In the preferred embodiment for example, a train of 2.5 kilovolts, 1.5 microseconds rectangular electrical pulses, as shown in FIG. 3A, applied to a cadmium telluride crystal mounted as shown in FIG. 1 results in an effective half wave retardation of a beam of radiation from a carbon dioxide laser. Ideally the only optical signal that should pass out of the modulator is a 1.5 microsecond wide optical signal due to the electro-optic effect in the cadmium telluride. However, a train of electrical pulses imposed on an electro-optic crystal of cadmium telluride which is not enveloped with acoustic matching liquid produces a train of optical pulses as shown in FIG. 3B. The optical signal includes the 1.5 microsecond wide optical signal resulting from the electro-optic effect of the crystal as well as additional signals due to the piezoelectric nature of the crystal which causes resonant acoustic modes to be excited therein. The excited acoustic modes result in modulation of the optical beam producing a ringing of the optical pulses passing out of the modulator. As shown in FIG. 3B and 1.5 microsecond optical pulse produced by the electro-optic effect is approximately three to ten times larger than the largest spurious acousto-optic signal. FIG. 3C shows the resultant optical pulses when an acoustic matching liquid such as a suspension of zinc oxide particles in silicone oil is maintained in the cavity. The magnitude of the acousto-optical signal is significantly reduced and the acousto-optical ringing signal decays rapidly after the electro-optical signal is produced.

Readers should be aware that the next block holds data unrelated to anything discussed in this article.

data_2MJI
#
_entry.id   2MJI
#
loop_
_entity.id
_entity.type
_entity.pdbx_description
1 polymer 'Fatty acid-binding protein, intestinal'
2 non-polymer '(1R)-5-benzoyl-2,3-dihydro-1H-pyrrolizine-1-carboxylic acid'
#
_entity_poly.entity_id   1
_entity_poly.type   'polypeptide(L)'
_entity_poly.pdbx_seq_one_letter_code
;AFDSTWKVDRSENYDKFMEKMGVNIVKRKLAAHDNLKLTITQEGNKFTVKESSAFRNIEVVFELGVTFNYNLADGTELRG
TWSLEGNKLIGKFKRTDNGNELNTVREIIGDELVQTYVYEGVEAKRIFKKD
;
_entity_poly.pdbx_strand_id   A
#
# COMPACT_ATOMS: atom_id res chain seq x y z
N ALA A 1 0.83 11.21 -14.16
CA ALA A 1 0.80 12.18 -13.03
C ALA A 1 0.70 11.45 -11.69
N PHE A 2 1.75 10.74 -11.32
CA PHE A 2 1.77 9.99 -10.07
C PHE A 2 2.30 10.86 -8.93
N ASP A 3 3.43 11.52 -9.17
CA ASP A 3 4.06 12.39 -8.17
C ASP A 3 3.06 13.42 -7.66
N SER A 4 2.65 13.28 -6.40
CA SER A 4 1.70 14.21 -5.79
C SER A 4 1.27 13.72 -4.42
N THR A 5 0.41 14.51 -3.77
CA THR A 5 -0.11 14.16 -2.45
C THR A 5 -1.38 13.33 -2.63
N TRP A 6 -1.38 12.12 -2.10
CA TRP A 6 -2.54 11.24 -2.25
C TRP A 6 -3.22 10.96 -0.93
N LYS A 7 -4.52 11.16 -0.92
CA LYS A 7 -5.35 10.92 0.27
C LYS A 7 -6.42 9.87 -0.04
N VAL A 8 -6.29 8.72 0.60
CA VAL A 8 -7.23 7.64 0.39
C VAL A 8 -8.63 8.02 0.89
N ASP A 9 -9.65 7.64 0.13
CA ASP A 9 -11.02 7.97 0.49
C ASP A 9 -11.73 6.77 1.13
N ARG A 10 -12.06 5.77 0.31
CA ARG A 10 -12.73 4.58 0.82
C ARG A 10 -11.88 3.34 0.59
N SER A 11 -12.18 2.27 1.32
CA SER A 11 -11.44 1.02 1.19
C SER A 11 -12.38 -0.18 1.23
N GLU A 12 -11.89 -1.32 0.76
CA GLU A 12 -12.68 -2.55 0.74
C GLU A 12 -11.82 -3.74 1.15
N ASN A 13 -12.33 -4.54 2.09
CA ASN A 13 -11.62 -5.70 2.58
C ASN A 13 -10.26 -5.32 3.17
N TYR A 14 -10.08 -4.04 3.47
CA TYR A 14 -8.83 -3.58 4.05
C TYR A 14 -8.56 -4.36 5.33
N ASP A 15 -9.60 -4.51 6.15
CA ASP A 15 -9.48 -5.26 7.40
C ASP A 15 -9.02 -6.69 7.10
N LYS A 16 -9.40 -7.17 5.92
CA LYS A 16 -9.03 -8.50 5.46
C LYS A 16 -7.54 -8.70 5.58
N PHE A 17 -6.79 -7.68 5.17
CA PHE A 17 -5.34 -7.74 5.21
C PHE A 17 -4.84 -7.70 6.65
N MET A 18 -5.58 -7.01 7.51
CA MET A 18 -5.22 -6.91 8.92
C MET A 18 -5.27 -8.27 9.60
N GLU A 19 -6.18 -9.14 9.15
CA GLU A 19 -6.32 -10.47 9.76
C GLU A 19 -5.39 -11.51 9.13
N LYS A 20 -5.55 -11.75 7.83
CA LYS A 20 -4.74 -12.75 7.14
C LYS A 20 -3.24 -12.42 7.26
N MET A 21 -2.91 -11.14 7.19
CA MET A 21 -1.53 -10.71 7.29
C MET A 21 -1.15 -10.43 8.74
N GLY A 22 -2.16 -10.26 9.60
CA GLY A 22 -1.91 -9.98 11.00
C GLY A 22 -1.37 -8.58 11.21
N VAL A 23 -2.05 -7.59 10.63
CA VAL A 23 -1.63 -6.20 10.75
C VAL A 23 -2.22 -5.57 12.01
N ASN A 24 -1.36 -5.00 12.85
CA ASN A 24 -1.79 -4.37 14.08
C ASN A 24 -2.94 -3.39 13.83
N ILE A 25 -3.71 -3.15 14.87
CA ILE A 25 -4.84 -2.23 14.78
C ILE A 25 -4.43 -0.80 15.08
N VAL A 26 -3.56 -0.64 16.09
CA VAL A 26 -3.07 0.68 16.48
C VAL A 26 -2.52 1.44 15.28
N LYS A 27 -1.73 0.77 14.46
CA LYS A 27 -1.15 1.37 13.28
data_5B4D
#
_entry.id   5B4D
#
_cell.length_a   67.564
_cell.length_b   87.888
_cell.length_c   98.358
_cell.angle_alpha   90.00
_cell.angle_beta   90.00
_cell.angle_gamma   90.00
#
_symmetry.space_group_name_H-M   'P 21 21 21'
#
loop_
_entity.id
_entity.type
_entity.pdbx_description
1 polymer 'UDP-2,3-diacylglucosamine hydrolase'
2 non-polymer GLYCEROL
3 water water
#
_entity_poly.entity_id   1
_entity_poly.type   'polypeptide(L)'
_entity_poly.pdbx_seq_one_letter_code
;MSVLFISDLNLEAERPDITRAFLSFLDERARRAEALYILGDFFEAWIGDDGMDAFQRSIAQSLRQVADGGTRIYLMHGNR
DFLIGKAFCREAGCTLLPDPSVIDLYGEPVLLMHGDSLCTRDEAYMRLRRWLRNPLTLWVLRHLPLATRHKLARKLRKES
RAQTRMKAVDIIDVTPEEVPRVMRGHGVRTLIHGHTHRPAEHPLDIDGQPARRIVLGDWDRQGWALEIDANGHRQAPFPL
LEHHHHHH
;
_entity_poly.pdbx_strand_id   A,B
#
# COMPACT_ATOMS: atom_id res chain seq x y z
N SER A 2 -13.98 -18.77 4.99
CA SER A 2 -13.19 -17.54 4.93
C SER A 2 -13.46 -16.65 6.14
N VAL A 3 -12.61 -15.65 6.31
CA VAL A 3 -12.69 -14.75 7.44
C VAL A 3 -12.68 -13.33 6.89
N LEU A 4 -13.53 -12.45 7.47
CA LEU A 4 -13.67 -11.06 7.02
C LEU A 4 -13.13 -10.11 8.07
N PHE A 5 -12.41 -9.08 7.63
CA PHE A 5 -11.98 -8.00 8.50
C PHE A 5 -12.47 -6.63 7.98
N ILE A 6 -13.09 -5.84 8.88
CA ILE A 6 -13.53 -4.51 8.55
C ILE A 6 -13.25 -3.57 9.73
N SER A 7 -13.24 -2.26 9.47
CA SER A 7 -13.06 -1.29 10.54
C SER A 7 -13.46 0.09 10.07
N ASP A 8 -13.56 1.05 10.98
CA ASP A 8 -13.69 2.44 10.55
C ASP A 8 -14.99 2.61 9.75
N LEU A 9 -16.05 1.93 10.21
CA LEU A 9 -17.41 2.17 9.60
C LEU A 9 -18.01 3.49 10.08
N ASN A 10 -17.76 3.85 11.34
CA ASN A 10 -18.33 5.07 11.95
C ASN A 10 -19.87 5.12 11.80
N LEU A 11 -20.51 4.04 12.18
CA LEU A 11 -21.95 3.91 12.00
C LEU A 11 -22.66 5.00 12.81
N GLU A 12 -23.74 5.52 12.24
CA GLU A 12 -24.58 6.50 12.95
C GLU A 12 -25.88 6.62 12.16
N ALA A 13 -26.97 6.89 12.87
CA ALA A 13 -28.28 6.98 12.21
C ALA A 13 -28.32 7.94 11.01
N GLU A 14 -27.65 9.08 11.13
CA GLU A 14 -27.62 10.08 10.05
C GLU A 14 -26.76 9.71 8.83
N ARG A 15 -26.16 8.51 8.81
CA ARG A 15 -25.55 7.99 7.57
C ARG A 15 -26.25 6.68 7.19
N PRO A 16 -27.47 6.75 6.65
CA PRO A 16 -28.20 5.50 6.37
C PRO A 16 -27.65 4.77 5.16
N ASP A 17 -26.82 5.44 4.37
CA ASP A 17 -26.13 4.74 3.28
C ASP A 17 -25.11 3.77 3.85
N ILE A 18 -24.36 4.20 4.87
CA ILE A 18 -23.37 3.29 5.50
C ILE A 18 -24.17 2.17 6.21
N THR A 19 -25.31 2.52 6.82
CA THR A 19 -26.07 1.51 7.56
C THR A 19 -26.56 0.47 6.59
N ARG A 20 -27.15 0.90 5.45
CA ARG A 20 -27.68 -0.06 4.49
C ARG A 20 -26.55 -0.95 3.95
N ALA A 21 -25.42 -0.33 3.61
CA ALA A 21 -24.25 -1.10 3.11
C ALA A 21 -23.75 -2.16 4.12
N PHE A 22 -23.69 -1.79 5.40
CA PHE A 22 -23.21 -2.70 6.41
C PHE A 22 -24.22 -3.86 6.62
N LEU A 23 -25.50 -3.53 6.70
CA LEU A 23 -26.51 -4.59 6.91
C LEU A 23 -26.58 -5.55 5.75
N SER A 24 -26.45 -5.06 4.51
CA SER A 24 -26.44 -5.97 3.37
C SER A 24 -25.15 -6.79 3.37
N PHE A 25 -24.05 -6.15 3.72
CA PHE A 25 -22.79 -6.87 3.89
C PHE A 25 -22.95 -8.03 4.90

FIG. 4 shows an embodiment of the elastomeric seal shown in FIG. 1 wherein the first and second end plates 22, 28 have O-ring type grooves 62 within the side walls 64 defining the apertures 26, 32 respectively. O-rings 66 positioned within the grooves extend sufficiently toward the center of the apertures to provide soft mounting of the crystal within the housing. The O-ring seal also provides a liquid-tight seal to contain the acoustic damping material within the cavity. It is to be recognized that each end plate may be formed with one or more plates designed to accommodate an appropriate O-ring.
Although this invention has been shown and described with respect to a preferred embodiment thereof, it should be understood by those skilled in the art that various changes and omissions in the form and detail thereof may be made therein without departing from the spirit and scope of the invention.
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|U.S. Classification||359/245, 372/12, 372/26, 372/13|
|Cooperative Classification||G02F2201/505, G02F1/0305|
|Dec 5, 1994||AS||Assignment|
Owner name: UNITED TECHNOLOGIES OPTICAL SYSTEMS, INC., FLORIDA
Free format text: ASSIGNMENT OF ASSIGNORS INTEREST;ASSIGNOR:UNITED TECHNOLOGIES CORPORATION;REEL/FRAME:007249/0227
Effective date: 19941118